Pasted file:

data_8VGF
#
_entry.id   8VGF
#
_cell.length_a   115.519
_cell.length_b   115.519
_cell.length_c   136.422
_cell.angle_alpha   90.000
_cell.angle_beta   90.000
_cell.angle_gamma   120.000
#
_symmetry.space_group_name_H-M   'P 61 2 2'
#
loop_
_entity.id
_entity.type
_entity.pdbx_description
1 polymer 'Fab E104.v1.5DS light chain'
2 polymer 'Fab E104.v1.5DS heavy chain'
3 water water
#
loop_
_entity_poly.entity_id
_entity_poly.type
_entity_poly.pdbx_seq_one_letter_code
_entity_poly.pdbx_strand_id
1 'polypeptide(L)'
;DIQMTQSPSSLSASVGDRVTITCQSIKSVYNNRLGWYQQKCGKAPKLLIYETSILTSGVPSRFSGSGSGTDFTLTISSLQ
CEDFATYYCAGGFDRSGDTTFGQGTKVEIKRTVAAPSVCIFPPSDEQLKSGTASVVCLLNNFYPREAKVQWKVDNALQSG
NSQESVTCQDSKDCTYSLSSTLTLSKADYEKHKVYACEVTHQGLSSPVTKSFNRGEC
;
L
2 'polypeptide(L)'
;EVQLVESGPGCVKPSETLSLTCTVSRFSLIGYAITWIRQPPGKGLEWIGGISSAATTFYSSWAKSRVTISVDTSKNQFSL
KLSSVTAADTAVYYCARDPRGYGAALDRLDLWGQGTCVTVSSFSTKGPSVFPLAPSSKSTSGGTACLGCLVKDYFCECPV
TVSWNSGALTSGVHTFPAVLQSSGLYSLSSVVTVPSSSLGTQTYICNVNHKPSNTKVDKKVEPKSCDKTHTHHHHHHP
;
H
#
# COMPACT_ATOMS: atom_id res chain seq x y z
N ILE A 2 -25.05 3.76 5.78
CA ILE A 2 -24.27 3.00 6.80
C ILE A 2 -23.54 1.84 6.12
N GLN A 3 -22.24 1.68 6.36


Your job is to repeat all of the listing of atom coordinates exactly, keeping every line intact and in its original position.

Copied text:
data_8VGF
#
_entry.id   8VGF
#
_cell.length_a   115.519
_cell.length_b   115.519
_cell.length_c   136.422
_cell.angle_alpha   90.000
_cell.angle_beta   90.000
_cell.angle_gamma   120.000
#
_symmetry.space_group_name_H-M   'P 61 2 2'
#
loop_
_entity.id
_entity.type
_entity.pdbx_description
1 polymer 'Fab E104.v1.5DS light chain'
2 polymer 'Fab E104.v1.5DS heavy chain'
3 water water
#
loop_
_entity_poly.entity_id
_entity_poly.type
_entity_poly.pdbx_seq_one_letter_code
_entity_poly.pdbx_strand_id
1 'polypeptide(L)'
;DIQMTQSPSSLSASVGDRVTITCQSIKSVYNNRLGWYQQKCGKAPKLLIYETSILTSGVPSRFSGSGSGTDFTLTISSLQ
CEDFATYYCAGGFDRSGDTTFGQGTKVEIKRTVAAPSVCIFPPSDEQLKSGTASVVCLLNNFYPREAKVQWKVDNALQSG
NSQESVTCQDSKDCTYSLSSTLTLSKADYEKHKVYACEVTHQGLSSPVTKSFNRGEC
;
L
2 'polypeptide(L)'
;EVQLVESGPGCVKPSETLSLTCTVSRFSLIGYAITWIRQPPGKGLEWIGGISSAATTFYSSWAKSRVTISVDTSKNQFSL
KLSSVTAADTAVYYCARDPRGYGAALDRLDLWGQGTCVTVSSFSTKGPSVFPLAPSSKSTSGGTACLGCLVKDYFCECPV
TVSWNSGALTSGVHTFPAVLQSSGLYSLSSVVTVPSSSLGTQTYICNVNHKPSNTKVDKKVEPKSCDKTHTHHHHHHP
;
H
#
# COMPACT_ATOMS: atom_id res chain seq x y z
N ILE A 2 -25.05 3.76 5.78
CA ILE A 2 -24.27 3.00 6.80
C ILE A 2 -23.54 1.84 6.12
N GLN A 3 -22.24 1.68 6.36